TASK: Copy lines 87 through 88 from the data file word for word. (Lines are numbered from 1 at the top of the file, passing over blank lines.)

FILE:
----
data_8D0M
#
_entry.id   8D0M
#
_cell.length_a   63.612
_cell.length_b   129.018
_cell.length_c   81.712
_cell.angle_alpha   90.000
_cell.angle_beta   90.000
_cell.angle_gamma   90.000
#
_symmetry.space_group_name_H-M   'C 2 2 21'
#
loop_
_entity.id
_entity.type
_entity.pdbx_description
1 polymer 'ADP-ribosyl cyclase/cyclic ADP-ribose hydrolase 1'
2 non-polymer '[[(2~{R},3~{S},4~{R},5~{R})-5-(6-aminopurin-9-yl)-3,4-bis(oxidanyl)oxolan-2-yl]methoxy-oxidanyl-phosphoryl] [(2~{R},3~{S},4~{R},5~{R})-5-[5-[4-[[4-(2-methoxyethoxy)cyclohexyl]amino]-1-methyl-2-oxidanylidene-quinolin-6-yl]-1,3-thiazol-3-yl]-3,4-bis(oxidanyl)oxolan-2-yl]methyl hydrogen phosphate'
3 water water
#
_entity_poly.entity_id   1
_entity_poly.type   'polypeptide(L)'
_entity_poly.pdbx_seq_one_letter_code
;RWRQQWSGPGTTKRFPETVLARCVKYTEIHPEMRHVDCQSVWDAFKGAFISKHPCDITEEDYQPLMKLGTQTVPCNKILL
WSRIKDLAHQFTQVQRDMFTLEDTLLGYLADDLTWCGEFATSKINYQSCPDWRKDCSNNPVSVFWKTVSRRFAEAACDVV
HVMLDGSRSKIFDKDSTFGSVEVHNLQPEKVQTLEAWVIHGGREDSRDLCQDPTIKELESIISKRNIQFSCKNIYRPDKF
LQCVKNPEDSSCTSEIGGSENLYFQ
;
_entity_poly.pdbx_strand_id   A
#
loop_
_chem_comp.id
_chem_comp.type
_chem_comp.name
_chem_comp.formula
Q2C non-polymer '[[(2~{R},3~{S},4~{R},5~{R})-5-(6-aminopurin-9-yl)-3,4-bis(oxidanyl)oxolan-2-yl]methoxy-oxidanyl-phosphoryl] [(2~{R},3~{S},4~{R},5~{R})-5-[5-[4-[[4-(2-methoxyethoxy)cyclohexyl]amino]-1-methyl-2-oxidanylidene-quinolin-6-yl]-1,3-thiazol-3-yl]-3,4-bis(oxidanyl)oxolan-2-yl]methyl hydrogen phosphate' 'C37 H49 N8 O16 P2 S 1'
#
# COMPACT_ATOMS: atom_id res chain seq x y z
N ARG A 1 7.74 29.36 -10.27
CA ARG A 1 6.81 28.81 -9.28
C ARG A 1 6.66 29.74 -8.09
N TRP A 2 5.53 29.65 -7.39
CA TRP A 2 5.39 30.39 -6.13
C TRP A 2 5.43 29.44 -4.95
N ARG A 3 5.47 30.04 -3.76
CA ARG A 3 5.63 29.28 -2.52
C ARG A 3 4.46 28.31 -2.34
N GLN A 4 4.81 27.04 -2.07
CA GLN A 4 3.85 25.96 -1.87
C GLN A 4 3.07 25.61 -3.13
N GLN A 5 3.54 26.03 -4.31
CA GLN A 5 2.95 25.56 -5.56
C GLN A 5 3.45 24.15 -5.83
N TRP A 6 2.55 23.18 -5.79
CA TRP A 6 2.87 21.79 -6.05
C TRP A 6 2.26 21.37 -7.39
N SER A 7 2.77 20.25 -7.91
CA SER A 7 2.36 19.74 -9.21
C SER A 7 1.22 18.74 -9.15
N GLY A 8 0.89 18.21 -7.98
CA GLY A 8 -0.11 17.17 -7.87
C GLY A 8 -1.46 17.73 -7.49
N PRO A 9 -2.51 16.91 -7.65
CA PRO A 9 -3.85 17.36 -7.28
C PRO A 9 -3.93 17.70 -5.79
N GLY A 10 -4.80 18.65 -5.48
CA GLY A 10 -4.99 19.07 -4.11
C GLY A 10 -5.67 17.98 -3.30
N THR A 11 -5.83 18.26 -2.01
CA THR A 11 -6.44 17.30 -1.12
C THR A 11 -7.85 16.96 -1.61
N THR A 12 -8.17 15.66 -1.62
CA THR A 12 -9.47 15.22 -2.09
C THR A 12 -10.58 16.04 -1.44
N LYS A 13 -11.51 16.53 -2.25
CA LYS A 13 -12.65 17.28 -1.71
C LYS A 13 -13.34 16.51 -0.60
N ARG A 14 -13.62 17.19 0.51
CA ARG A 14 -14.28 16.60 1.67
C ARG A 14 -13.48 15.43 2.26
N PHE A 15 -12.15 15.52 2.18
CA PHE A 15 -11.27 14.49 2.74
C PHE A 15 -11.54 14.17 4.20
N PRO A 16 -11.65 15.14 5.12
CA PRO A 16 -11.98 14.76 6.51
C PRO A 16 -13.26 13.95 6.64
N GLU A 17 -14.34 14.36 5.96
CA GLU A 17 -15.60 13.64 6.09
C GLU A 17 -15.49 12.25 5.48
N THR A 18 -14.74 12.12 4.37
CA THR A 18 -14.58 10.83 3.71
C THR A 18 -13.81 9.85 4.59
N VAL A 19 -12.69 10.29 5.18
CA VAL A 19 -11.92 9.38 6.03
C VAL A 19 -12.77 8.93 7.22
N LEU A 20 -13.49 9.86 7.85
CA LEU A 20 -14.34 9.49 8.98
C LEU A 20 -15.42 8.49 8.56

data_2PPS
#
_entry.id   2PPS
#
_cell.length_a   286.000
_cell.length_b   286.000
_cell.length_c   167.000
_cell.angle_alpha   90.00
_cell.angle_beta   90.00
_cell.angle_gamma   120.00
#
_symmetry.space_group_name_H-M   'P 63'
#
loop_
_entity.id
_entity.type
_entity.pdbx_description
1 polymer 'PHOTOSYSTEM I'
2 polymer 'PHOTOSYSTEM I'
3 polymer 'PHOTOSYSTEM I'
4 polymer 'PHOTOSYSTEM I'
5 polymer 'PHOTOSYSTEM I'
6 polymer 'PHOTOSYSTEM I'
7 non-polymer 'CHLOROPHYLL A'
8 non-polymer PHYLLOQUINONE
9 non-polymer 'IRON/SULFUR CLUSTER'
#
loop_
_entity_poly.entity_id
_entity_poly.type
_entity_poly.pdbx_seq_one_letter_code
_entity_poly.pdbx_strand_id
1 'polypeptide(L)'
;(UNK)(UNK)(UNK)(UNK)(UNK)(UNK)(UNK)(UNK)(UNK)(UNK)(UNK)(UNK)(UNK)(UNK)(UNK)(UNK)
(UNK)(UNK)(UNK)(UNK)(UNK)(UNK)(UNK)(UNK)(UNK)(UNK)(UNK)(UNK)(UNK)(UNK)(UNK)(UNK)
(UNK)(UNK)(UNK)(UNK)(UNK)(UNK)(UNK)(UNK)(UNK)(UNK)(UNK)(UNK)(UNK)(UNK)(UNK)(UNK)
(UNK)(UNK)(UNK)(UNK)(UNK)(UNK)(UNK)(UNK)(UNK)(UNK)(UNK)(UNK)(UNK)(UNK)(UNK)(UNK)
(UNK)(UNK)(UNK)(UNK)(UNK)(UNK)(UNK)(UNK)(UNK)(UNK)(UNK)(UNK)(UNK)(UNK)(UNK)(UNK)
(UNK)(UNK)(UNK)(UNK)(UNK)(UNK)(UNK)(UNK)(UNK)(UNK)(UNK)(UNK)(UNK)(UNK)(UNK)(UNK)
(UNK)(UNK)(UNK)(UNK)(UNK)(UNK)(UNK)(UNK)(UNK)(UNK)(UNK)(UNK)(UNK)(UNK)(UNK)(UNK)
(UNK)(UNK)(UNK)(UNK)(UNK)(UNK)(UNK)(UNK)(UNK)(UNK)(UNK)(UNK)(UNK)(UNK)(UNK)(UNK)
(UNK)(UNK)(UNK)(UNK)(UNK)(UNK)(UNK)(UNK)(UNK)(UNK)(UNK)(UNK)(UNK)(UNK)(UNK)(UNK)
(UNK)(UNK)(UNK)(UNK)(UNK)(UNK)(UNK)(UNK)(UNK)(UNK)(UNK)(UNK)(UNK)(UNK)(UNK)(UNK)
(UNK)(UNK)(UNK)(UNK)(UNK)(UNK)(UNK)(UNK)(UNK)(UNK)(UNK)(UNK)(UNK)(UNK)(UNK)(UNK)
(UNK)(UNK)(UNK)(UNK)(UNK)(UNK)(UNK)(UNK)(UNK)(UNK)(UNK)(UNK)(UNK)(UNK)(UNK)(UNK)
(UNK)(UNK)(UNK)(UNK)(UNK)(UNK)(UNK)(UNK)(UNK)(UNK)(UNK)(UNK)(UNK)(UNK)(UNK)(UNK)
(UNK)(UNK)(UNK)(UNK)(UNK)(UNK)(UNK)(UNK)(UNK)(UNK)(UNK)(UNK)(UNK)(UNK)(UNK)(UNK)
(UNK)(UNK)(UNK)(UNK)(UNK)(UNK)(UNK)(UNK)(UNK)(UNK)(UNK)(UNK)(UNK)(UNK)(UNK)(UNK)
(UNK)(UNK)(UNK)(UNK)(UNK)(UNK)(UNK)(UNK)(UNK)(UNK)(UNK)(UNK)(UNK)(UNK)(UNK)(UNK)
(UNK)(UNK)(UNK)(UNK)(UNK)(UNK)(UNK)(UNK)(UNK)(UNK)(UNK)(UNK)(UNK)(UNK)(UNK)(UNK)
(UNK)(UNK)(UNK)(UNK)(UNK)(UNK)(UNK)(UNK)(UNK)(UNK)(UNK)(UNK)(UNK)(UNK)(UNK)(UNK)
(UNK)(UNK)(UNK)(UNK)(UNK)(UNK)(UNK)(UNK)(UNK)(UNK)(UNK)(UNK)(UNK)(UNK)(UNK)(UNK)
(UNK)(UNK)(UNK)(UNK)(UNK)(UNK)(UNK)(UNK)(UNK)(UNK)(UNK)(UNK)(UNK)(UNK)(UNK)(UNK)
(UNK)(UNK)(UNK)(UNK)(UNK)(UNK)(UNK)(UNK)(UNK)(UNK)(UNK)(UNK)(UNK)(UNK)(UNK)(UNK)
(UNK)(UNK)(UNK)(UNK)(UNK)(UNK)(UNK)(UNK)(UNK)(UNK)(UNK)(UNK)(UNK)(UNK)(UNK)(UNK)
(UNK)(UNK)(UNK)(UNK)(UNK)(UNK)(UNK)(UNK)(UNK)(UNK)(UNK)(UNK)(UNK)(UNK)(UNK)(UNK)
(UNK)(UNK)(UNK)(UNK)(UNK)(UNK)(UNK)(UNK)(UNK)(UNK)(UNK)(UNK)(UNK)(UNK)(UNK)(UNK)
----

C PRO A 16 -13.26 13.95 6.64
N GLU A 17 -14.34 14.36 5.96